316L stainless steel shows good corrosion resistance properties due to the formation of native oxide layer of chromium oxide (Cr2O3) on its surface. The break-down of this oxide passive film by the microorganisms or chloride ions could results in the localized dissolution of the substrate [11]. It has been reported that the progress of bacterial growth on the passive film could result in the formation of biofilm which may initiate localized pitting corrosion [12,2]. Morales et al. [2] studied the effect of Pseudomonas aeruginosa in 0.5 M NaCl neutral buffered media on 304 SS for 7 days of exposure and due to the formation of acidic metabolites.
Brass is a copper-zinc alloy and is mostly used in automotive industries, heat exchangers and water-cooling systems [13]. Brass, when exposed to the aqueous medium develops a compact oxide layer that protects its surface from general corrosion. However, in the presence of chloride ions in water increase, the risk of localized corrosion reactions and accelerated pitting or preferential leaching of the Zn rich phase is observed. In highly alkaline conditions, brass represents good pitting resistance due to the formation of zinc oxide ZnO in the native oxide layer [1418]. Previous studies suggested that in the presence of microorganisms different corrosion mechanism occur on the copper and copper alloy surfaces due to the formation of differential aeration cells, selective leaching, under deposit corrosion and cathodic depolarization etc. [14,19]. Mostly, the active-passive alloys i.e. stainless steels and copper base alloys under neutral or near-neutral conditions are degraded due to the occurrence of localized MIC [20]. Xiaodong et al. [21] studied the effect of Pseudomonas aeruginosa, sulfate reducing bacteria and their mixture on the corrosion properties of brass during 12 days of exposure and conclude that sulfate reducing bacteria could induce severe corrosion compared to Pseudomonas aeruginosa. The later bacterial strain could produce an extracellular polymeric substance (EPS) layer on the surface of brass that could inhibit the corrosion process.
In this work, the effect of Pseudomonas aeruginosa strain ZK on the corrosion and mechanical properties of the brass and 316L stainless steel was investigated. The main objective of this study is to explore the active/passive behavior of these alloys in the presence of bacteria. Under anaerobic conditions, in the presence of Pseudomonas aeruginosa, the poor stability of the passive film could enhance the overall dissolution and could deteriorate the mechanical properties of the SS316L and α-brass keeping in mind their extensive used in the chemical process industry equipment i.e. radiators and heat exchangers.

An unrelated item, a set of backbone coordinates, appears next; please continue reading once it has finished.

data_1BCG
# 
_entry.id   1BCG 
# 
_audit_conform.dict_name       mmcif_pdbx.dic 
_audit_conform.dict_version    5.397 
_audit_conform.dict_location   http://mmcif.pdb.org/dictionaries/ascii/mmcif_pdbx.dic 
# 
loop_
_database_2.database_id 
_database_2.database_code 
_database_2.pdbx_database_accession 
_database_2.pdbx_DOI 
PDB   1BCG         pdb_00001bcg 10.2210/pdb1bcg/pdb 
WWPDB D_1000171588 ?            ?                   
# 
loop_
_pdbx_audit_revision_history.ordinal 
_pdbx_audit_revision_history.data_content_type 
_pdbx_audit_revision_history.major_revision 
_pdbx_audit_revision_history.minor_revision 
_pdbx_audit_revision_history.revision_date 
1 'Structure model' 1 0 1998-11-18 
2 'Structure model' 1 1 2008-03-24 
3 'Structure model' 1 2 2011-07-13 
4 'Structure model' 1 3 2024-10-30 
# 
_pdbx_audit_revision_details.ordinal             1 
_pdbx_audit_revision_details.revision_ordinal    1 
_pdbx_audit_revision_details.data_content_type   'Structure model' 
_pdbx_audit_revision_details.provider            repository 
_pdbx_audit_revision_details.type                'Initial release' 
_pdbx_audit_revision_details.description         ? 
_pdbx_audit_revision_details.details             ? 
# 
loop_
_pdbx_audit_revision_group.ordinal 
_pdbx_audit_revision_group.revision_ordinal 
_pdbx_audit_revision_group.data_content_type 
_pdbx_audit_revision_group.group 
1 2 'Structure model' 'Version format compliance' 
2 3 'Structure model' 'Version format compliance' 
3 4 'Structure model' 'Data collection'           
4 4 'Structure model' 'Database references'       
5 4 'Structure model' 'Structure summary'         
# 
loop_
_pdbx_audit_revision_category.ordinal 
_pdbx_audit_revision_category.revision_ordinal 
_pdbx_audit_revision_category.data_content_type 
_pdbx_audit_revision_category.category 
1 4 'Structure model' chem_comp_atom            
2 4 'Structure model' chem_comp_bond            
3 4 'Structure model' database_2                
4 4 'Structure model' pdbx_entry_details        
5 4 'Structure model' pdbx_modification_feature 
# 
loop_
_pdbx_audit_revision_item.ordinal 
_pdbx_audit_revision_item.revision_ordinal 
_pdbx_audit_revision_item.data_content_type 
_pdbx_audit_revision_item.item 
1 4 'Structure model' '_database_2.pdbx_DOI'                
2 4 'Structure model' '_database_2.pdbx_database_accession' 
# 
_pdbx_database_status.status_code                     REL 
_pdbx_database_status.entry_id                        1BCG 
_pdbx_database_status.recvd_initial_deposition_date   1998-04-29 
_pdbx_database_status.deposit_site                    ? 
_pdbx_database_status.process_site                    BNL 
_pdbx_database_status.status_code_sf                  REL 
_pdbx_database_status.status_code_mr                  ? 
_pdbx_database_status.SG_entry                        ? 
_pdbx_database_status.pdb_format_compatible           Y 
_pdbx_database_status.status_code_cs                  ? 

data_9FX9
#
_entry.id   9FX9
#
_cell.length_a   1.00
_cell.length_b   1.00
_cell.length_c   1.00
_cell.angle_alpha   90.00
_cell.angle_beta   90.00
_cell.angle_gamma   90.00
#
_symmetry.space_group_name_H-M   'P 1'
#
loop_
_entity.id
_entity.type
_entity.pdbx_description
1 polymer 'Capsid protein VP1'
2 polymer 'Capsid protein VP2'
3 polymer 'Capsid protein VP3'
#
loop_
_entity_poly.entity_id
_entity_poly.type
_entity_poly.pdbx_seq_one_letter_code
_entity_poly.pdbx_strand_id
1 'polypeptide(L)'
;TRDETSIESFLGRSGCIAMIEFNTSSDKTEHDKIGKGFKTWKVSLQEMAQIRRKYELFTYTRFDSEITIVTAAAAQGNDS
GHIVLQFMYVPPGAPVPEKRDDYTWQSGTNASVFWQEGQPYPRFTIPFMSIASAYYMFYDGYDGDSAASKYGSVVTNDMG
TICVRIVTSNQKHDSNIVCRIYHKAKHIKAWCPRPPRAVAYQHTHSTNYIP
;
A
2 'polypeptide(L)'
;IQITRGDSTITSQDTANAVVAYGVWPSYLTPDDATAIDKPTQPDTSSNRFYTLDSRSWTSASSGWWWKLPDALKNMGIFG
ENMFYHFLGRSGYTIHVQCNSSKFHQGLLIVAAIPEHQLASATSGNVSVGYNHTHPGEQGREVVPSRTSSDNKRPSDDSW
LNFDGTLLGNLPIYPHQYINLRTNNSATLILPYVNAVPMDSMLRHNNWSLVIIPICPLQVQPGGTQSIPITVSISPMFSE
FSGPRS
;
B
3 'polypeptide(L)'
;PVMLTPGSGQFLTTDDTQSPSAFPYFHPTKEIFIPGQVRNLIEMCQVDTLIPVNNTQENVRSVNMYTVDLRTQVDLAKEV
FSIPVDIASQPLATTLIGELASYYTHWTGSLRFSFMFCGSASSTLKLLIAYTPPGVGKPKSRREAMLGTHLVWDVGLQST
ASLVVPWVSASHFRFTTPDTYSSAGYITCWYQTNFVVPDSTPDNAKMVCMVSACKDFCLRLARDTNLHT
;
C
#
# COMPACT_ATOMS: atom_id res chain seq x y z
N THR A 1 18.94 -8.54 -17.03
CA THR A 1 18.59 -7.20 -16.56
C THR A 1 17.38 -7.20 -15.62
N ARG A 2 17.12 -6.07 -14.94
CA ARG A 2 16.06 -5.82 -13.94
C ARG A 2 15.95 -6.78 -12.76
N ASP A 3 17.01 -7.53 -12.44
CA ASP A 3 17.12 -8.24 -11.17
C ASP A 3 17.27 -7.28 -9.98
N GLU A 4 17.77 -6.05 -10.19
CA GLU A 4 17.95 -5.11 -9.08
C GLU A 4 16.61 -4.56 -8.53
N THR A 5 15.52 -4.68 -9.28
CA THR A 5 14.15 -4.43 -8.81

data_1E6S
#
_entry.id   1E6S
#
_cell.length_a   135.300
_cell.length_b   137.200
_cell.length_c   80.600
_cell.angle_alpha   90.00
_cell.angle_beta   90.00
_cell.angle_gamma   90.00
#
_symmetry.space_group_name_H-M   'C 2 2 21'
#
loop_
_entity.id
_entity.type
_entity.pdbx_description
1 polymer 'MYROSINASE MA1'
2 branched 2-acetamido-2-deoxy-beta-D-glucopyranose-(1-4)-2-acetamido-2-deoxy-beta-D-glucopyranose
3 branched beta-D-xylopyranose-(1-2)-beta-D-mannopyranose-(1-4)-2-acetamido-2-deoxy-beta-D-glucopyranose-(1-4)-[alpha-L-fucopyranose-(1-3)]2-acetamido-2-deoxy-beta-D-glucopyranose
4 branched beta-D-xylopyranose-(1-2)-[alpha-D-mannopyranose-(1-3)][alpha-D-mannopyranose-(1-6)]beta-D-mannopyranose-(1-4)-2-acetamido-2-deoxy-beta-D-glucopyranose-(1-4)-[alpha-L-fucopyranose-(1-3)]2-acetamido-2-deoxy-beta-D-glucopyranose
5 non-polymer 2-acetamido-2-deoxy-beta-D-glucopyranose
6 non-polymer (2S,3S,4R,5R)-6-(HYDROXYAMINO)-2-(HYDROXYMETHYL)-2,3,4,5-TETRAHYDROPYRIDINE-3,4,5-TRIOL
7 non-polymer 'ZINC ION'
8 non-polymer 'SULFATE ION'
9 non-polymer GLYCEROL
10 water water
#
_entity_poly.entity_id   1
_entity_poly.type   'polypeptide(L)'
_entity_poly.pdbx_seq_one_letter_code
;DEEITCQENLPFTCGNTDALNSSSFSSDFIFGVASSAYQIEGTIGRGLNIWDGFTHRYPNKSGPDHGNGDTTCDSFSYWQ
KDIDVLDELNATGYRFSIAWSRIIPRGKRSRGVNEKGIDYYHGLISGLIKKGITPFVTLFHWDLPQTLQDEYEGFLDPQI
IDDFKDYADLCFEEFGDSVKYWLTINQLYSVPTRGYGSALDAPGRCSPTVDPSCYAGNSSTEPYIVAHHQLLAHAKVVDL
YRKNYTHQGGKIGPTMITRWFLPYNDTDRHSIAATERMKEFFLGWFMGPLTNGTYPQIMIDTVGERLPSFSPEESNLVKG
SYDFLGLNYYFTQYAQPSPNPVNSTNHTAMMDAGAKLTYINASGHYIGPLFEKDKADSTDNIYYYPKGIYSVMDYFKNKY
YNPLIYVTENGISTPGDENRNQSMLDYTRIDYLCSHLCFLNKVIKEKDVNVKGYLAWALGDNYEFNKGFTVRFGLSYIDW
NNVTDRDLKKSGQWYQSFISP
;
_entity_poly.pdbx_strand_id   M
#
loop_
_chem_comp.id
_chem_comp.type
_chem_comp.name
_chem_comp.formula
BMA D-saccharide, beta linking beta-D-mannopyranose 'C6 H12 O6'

2. Experimental

2.1 Bacterial Strain and Minimal salt medium Composition

The bacterial strain namely Pseudomonas aeruginosa strain ZK (Genbank accession number KC243318) was used in this research work. The strain was isolated from the mid-country industrial zone in Punjab, Pakistan as previously reported elsewhere [12]. The sterilize minimal salt medium was prepared by dissolving 1 g (NH4)2SO4, 0.2 g MgSO4·7H2O, 0.5 g K2HPO4, 0.01 g FeSO4·7H2O and 10 g of glucose in 1 litre of de-ionized water [12].

2.2 Preparation of Coupons

316L stainless steel and α-brass sheets having a thickness of 6 mm were purchase and used without any further thermal treatment. The chemical composition of these alloy is given in Table 1.
For microstructural analysis, hardness and electrochemical testing, the square shape test coupons of 1 cm2 were cut from the sheets. For tensile testing, the specimens were prepared according to ASTM standard E8 [22]. All test coupons were sequentially ground by using silicon carbide papers of different grit size (P60, P80, P120, P180, P220, P320, P400, P600, P800, P1000, P1200 and P1500) followed by successive polishing with diamond pastes of 9 μm, 4 μm, 2 μm and 0.5 μm size and to get a smooth mirror-like surface finish. These polished samples were then washed with 70% ethanol solution and rinsed in de-ionized water to avoid surface contamination.